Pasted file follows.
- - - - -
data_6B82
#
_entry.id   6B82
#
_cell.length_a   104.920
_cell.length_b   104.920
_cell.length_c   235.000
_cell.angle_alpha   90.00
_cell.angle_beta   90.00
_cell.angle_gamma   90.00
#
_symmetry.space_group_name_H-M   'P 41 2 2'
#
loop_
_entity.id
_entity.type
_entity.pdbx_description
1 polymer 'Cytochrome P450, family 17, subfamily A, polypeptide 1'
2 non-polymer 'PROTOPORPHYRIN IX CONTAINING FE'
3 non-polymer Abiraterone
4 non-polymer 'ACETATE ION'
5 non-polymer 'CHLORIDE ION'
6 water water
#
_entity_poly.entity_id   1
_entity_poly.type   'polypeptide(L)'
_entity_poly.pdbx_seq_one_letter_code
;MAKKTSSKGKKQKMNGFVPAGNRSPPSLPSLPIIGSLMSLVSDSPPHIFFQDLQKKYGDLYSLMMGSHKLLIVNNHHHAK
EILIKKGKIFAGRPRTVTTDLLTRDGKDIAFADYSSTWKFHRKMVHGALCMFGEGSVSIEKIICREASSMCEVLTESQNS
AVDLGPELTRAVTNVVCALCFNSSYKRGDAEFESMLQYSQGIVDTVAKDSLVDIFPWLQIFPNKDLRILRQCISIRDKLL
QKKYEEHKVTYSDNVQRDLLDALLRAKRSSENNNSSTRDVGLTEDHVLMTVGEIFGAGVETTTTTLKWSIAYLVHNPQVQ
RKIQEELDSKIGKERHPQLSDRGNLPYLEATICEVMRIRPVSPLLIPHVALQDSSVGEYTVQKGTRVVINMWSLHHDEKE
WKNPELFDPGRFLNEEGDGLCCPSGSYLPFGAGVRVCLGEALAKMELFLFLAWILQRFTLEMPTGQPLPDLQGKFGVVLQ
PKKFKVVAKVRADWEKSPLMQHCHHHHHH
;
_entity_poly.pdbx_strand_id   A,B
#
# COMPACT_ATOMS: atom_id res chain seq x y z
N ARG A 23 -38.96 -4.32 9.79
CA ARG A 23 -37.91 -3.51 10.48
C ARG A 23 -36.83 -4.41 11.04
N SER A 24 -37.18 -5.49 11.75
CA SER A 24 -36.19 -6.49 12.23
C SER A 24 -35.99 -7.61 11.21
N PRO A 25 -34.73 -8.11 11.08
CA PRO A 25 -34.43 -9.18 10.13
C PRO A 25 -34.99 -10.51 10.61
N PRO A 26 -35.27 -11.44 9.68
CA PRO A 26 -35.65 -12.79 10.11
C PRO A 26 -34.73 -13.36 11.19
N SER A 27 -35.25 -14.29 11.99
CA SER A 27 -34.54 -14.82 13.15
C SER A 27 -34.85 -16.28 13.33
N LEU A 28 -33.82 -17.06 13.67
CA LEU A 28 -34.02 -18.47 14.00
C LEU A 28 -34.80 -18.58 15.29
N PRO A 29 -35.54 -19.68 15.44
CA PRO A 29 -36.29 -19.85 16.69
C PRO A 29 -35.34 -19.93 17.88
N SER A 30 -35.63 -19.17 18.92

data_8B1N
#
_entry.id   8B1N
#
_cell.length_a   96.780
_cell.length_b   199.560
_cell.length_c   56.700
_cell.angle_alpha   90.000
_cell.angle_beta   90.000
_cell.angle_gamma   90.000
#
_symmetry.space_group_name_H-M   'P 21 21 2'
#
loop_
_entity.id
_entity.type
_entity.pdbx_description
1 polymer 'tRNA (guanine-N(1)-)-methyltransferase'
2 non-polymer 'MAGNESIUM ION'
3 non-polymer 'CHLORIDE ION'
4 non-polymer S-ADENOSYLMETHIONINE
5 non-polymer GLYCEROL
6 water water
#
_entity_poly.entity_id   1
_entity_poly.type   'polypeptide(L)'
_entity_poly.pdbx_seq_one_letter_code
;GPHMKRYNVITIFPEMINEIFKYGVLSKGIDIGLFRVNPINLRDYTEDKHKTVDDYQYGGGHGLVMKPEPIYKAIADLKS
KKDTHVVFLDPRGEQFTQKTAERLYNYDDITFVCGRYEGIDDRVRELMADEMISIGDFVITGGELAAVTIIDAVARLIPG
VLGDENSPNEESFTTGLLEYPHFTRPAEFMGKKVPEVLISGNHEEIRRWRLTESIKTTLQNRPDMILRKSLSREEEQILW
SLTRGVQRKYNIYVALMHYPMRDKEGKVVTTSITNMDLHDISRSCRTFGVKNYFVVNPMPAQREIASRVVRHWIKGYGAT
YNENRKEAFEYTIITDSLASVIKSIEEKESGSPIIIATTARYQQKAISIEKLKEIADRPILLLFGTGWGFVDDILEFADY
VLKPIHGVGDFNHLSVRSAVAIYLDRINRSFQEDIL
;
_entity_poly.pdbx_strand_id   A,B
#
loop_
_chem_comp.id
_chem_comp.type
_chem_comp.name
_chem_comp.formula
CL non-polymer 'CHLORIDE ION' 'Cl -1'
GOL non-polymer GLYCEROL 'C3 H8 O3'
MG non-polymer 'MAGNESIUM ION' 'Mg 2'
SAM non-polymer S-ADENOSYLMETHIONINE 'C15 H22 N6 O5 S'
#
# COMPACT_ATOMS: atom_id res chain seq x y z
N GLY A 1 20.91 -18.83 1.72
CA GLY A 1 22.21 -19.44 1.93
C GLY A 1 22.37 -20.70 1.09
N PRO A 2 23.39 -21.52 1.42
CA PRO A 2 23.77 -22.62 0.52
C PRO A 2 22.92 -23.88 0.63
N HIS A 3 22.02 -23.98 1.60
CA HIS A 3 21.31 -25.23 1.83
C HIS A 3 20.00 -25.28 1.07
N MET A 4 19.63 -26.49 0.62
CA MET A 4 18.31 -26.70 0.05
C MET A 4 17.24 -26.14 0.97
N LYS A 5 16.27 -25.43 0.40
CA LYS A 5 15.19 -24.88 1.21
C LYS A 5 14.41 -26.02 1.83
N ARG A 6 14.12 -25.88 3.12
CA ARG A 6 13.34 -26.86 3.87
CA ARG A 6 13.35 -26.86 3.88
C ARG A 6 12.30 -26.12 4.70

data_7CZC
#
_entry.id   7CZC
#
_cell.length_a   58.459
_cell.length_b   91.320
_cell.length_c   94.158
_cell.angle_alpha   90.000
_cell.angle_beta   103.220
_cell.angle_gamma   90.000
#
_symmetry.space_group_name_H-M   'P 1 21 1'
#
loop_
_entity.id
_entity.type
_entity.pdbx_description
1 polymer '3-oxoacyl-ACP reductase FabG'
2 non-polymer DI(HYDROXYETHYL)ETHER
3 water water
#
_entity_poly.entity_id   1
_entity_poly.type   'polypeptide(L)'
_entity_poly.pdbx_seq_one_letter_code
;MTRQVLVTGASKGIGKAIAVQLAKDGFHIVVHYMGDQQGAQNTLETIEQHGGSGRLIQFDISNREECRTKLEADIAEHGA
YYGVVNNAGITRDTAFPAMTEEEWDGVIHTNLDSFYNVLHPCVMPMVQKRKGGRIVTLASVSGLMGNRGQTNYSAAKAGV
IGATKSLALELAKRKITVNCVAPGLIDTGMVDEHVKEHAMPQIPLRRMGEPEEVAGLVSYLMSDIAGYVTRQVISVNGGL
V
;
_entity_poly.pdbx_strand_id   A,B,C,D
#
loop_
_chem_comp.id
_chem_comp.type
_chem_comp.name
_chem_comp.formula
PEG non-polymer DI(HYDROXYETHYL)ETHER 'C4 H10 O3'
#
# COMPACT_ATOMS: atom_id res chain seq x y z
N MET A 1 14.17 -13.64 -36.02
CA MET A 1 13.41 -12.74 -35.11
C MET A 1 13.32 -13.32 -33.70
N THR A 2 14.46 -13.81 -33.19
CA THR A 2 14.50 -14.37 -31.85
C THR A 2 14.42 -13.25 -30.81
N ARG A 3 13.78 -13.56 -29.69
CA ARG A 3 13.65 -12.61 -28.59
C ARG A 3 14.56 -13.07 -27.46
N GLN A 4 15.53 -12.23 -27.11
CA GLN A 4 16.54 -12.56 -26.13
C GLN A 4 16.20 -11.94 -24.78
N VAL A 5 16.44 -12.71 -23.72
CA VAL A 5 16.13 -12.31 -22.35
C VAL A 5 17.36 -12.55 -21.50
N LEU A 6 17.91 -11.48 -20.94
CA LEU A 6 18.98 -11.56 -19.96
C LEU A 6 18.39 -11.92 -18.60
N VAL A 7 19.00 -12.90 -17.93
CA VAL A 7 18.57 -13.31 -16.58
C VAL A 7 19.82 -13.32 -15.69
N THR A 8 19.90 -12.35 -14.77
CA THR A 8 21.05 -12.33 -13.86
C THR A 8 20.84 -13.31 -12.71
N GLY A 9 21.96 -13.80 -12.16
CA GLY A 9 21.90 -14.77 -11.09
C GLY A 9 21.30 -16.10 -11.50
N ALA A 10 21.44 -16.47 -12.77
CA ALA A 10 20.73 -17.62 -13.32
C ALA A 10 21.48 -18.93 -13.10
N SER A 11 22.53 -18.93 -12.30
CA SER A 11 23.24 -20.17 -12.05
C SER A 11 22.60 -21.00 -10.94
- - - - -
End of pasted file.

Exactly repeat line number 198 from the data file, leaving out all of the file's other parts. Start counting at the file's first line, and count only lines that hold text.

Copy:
C SER A 11 22.60 -21.00 -10.94